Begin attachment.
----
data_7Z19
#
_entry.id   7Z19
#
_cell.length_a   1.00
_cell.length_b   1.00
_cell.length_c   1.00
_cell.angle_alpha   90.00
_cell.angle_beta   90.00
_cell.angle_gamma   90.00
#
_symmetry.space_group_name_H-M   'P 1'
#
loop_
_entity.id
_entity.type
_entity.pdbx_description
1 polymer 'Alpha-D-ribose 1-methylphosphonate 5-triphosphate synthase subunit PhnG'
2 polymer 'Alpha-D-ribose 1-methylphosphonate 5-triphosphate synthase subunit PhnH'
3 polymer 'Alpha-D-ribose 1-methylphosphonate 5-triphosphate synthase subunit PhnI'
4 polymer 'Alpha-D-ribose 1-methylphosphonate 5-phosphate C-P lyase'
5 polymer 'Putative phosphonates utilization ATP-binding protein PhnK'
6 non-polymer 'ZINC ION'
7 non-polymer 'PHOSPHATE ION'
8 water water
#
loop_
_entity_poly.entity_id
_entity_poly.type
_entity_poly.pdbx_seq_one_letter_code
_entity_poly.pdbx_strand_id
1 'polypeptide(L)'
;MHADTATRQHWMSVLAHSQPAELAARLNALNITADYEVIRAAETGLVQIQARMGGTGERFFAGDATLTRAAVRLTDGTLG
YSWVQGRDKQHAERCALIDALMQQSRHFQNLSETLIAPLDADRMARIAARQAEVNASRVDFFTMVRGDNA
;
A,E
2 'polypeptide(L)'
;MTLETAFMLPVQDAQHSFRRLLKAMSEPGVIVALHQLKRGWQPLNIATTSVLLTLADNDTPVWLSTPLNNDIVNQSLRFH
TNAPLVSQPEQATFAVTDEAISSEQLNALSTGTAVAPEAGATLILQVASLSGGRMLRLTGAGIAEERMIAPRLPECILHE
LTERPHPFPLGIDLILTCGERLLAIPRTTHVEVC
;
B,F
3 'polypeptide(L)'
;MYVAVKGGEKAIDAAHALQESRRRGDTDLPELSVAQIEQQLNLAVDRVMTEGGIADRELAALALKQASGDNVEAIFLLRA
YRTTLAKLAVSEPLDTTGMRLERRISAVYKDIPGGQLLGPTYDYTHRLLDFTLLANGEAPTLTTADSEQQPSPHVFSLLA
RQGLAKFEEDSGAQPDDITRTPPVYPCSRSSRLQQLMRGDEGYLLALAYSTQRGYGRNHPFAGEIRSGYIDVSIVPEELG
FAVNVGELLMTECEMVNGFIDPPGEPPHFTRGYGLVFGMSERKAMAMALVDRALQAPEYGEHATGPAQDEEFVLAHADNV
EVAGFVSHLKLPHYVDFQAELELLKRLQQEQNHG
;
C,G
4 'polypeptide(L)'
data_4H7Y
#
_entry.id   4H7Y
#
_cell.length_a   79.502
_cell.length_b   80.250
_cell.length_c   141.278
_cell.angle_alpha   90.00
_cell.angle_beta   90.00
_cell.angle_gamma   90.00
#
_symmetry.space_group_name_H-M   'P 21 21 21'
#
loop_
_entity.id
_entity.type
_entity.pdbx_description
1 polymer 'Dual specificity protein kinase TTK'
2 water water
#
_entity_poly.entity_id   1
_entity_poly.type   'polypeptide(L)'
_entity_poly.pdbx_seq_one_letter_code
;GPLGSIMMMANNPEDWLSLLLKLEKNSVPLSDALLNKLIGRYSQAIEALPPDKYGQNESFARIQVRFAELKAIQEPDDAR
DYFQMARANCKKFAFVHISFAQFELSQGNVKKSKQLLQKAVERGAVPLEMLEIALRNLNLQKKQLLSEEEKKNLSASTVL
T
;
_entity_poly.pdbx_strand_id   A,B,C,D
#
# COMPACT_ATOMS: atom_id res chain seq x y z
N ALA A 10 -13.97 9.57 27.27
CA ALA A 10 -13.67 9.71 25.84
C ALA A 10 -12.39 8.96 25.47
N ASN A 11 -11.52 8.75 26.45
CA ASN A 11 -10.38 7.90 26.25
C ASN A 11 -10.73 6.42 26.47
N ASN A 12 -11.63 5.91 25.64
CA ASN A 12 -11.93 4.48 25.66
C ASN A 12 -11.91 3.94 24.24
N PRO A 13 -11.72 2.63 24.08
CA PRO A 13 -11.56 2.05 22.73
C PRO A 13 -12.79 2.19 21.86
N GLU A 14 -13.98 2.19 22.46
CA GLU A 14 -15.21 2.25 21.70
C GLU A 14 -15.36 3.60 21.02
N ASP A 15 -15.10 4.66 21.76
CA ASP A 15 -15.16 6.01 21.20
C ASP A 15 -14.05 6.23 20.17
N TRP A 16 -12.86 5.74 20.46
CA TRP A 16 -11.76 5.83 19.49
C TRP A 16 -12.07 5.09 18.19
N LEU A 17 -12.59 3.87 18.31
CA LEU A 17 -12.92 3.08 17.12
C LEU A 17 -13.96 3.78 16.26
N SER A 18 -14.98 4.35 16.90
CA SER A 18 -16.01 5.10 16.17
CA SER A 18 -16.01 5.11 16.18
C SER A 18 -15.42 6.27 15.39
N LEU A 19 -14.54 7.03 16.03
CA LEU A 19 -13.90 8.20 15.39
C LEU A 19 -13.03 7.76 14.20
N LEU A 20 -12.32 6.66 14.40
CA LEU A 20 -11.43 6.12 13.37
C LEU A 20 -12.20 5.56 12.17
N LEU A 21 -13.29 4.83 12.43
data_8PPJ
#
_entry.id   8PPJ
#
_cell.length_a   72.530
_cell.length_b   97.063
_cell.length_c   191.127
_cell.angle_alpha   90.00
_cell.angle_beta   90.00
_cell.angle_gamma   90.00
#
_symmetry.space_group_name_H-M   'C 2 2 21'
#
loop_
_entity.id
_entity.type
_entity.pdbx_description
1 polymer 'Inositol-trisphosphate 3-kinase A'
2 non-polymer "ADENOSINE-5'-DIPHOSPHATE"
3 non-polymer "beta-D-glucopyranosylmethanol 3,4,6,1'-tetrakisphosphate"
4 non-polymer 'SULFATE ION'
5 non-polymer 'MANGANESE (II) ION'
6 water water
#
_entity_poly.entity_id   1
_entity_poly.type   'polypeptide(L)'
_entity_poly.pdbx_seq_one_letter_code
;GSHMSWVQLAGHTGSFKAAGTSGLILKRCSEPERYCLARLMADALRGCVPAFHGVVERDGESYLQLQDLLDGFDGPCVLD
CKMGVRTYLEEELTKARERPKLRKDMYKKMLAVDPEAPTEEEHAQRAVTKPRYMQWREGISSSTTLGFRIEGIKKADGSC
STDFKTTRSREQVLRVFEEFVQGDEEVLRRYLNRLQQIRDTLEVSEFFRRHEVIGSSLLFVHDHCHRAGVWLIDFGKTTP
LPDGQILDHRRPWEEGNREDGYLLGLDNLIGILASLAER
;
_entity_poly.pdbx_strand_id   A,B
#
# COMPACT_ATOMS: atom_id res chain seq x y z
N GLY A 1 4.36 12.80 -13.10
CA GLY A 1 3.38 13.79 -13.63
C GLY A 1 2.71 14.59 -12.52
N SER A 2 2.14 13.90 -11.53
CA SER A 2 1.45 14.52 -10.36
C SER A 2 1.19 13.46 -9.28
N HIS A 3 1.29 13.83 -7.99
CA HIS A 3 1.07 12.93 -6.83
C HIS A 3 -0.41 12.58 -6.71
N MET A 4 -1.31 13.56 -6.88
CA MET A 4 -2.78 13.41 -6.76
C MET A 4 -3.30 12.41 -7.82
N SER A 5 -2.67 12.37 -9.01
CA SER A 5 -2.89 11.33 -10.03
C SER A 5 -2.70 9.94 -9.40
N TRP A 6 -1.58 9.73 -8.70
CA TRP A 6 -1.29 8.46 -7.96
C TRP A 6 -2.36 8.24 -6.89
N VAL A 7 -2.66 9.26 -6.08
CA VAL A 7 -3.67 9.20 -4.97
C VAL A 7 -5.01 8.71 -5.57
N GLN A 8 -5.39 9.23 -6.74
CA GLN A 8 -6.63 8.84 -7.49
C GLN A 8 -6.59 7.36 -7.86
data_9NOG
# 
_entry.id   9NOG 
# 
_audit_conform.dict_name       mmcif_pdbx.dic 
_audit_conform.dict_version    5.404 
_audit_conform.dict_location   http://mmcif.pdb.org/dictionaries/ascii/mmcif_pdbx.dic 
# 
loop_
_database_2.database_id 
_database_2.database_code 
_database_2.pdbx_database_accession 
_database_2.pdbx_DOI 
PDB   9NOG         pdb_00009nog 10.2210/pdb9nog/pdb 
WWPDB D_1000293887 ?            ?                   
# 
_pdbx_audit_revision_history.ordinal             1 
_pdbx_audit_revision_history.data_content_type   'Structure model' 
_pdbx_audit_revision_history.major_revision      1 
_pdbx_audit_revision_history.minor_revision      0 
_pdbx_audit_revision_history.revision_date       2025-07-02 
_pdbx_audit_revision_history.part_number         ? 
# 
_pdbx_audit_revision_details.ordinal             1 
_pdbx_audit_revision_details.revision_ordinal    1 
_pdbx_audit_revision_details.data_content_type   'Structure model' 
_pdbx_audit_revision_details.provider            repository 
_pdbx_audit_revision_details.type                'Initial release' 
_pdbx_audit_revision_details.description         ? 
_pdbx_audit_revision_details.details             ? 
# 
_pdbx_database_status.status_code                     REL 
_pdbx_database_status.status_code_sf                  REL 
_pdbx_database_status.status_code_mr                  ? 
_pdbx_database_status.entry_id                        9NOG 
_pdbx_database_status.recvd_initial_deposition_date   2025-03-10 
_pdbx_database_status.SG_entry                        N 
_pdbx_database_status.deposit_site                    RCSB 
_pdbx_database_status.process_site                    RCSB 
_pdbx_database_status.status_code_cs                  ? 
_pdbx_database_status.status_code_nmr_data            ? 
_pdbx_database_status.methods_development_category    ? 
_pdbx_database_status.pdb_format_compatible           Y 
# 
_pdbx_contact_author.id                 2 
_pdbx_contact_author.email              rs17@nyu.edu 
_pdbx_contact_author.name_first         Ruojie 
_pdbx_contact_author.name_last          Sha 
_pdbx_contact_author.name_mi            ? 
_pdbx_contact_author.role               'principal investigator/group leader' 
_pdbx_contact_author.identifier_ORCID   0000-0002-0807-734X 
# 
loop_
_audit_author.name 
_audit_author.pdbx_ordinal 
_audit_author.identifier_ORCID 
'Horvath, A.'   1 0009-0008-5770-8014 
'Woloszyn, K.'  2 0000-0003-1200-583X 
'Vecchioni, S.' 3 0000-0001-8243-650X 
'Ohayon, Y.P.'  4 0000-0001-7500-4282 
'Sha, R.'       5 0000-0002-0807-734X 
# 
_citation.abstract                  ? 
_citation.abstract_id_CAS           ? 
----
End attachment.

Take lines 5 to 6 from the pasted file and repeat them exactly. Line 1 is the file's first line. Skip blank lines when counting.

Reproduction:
_cell.length_a   1.00
_cell.length_b   1.00